Contempt (film)

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Contempt (film)_table_infobox_0

ContemptContempt (film)_header_cell_0_0_0
FrenchContempt (film)_header_cell_0_1_0 Le MéprisContempt (film)_cell_0_1_1
Directed byContempt (film)_header_cell_0_2_0 Jean-Luc GodardContempt (film)_cell_0_2_1
Produced byContempt (film)_header_cell_0_3_0 Contempt (film)_cell_0_3_1
Screenplay byContempt (film)_header_cell_0_4_0 Jean-Luc Godard

(uncredited)Contempt (film)_cell_0_4_1

Based onContempt (film)_header_cell_0_5_0 Il disprezzo

by Alberto MoraviaContempt (film)_cell_0_5_1

StarringContempt (film)_header_cell_0_6_0 Contempt (film)_cell_0_6_1
Music byContempt (film)_header_cell_0_7_0 Contempt (film)_cell_0_7_1
CinematographyContempt (film)_header_cell_0_8_0 Raoul CoutardContempt (film)_cell_0_8_1
Edited byContempt (film)_header_cell_0_9_0 Contempt (film)_cell_0_9_1

companiesContempt (film)_header_cell_0_10_0

Contempt (film)_cell_0_10_1
Distributed byContempt (film)_header_cell_0_11_0 Contempt (film)_cell_0_11_1
Release dateContempt (film)_header_cell_0_12_0 Contempt (film)_cell_0_12_1
Running timeContempt (film)_header_cell_0_13_0 101 minutesContempt (film)_cell_0_13_1
CountryContempt (film)_header_cell_0_14_0 Contempt (film)_cell_0_14_1
LanguageContempt (film)_header_cell_0_15_0 Contempt (film)_cell_0_15_1
BudgetContempt (film)_header_cell_0_16_0 $1 millionContempt (film)_cell_0_16_1
Box officeContempt (film)_header_cell_0_17_0 1,619,020 admissions (France)Contempt (film)_cell_0_17_1

Contempt (French: Le Mépris) is a 1963 French New Wave drama film written and directed by Jean-Luc Godard, based on the 1954 Italian novel Il disprezzo (A Ghost at Noon) by Alberto Moravia. Contempt (film)_sentence_0

It stars Brigitte Bardot, Michel Piccoli, Jack Palance, and Giorgia Moll. Contempt (film)_sentence_1

Plot Contempt (film)_section_0

Paul Javal, a young French playwright who has found commercial success in Rome, accepts an offer from vulgar American producer Jeremy Prokosch to rework the script for German director Fritz Lang's screen adaptation of the Odyssey. Contempt (film)_sentence_2

Paul's wife, Camille Javal, joins him on the first day of the project at Cinecittà. Contempt (film)_sentence_3

As the first discussions are completed, Prokosch invites the crew to join him at his villa, offering Camille a ride in his two-seat sportscar. Contempt (film)_sentence_4

Camille looks to Paul to decline the offer, but he submissively withdraws to follow by taxi, leaving Camille and Prokosch alone. Contempt (film)_sentence_5

Paul does not catch up with them until 30 minutes later, explaining that he was delayed by a traffic accident. Contempt (film)_sentence_6

Camille grows uneasy, secretly doubting his honesty and suspecting that he is using her to cement his ties with Prokosch. Contempt (film)_sentence_7

Her misgivings are heightened when she sees Paul grope Prokosch's secretary, Francesca. Contempt (film)_sentence_8

Back at their apartment, Paul and Camille discuss the subtle uneasiness that has come between them in the first few hours of the project, and Camille suddenly announces to her bewildered husband that she no longer loves him. Contempt (film)_sentence_9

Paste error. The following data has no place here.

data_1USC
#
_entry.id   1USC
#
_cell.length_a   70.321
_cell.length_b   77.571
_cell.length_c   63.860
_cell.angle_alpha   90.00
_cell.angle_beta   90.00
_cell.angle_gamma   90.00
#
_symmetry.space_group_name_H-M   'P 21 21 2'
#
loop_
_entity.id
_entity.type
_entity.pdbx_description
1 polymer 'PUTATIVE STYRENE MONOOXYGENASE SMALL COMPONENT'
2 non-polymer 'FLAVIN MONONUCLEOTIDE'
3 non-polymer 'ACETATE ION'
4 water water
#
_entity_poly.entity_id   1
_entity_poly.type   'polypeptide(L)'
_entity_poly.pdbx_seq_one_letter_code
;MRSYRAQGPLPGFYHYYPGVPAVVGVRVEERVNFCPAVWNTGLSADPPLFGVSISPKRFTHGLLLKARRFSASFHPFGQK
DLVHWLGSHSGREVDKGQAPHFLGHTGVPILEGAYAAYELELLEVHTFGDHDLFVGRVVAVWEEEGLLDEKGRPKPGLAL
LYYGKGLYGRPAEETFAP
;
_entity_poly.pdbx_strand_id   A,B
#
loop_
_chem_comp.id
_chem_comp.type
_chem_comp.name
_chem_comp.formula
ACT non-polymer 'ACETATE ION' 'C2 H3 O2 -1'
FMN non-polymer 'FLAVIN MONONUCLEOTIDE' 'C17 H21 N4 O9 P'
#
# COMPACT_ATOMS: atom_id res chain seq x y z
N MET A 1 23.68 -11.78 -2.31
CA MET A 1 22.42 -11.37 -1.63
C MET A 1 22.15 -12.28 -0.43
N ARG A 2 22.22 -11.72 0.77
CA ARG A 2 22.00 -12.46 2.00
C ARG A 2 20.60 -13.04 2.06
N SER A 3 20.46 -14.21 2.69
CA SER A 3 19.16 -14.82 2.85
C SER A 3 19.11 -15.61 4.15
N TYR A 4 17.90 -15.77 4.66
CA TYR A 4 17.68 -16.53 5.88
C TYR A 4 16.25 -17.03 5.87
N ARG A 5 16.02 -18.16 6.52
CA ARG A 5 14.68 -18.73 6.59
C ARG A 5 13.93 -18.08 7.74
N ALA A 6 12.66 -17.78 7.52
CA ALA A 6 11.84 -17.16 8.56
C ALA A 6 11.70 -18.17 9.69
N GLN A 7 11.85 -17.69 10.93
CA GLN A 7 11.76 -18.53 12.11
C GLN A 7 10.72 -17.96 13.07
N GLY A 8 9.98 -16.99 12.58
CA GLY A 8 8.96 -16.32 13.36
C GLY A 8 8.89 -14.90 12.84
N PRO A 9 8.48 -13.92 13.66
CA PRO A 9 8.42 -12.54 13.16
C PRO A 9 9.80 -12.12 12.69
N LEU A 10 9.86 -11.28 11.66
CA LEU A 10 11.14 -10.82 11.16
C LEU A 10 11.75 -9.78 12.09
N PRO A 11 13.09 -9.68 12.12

Hoping to rekindle Camille's love, Paul convinces her to accept Prokosch's invitation to join them for filming in Capri. Contempt (film)_sentence_10

Prokosch and Lang are locked in a conflict over the correct interpretation of Homer's work, an impasse exacerbated by the difficulty of communication between the German director, French script writer, and American producer. Contempt (film)_sentence_11

Francesca acts as interpreter, mediating all conversations. Contempt (film)_sentence_12

When Paul sides with Prokosch against Lang by suggesting that Odysseus actually left home because of his wife's infidelity, Camille's suspicions of her husband's servility are confirmed. Contempt (film)_sentence_13

She deliberately allows him to find her in Prokosch's embrace, and in the ensuing confrontation she declares that her respect for him has turned to contempt because he has bartered her to Prokosch. Contempt (film)_sentence_14

He denies this accusation, offering to sever his connection with the film and leave Capri; but she will not recant and leaves for Rome with the producer. Contempt (film)_sentence_15

After an auto crash in which Camille and Prokosch are killed, Paul prepares to leave Capri and return to the theater. Contempt (film)_sentence_16

Lang continues to work on the film. Contempt (film)_sentence_17

Cast Contempt (film)_section_1

Contempt (film)_unordered_list_0

Production Contempt (film)_section_2

Italian film producer Carlo Ponti approached Godard to discuss a possible collaboration; Godard suggested an adaptation of Moravia's novel Il disprezzo (originally translated into English with the title A Ghost at Noon) in which he saw Kim Novak and Frank Sinatra as the leads; they refused. Contempt (film)_sentence_18

Ponti suggested Sophia Loren and Marcello Mastroianni, whom Godard refused. Contempt (film)_sentence_19

Anna Karina (by then Godard's former wife) later revealed that the director had traveled to Rome to ask Monica Vitti if she would portray the female lead. Contempt (film)_sentence_20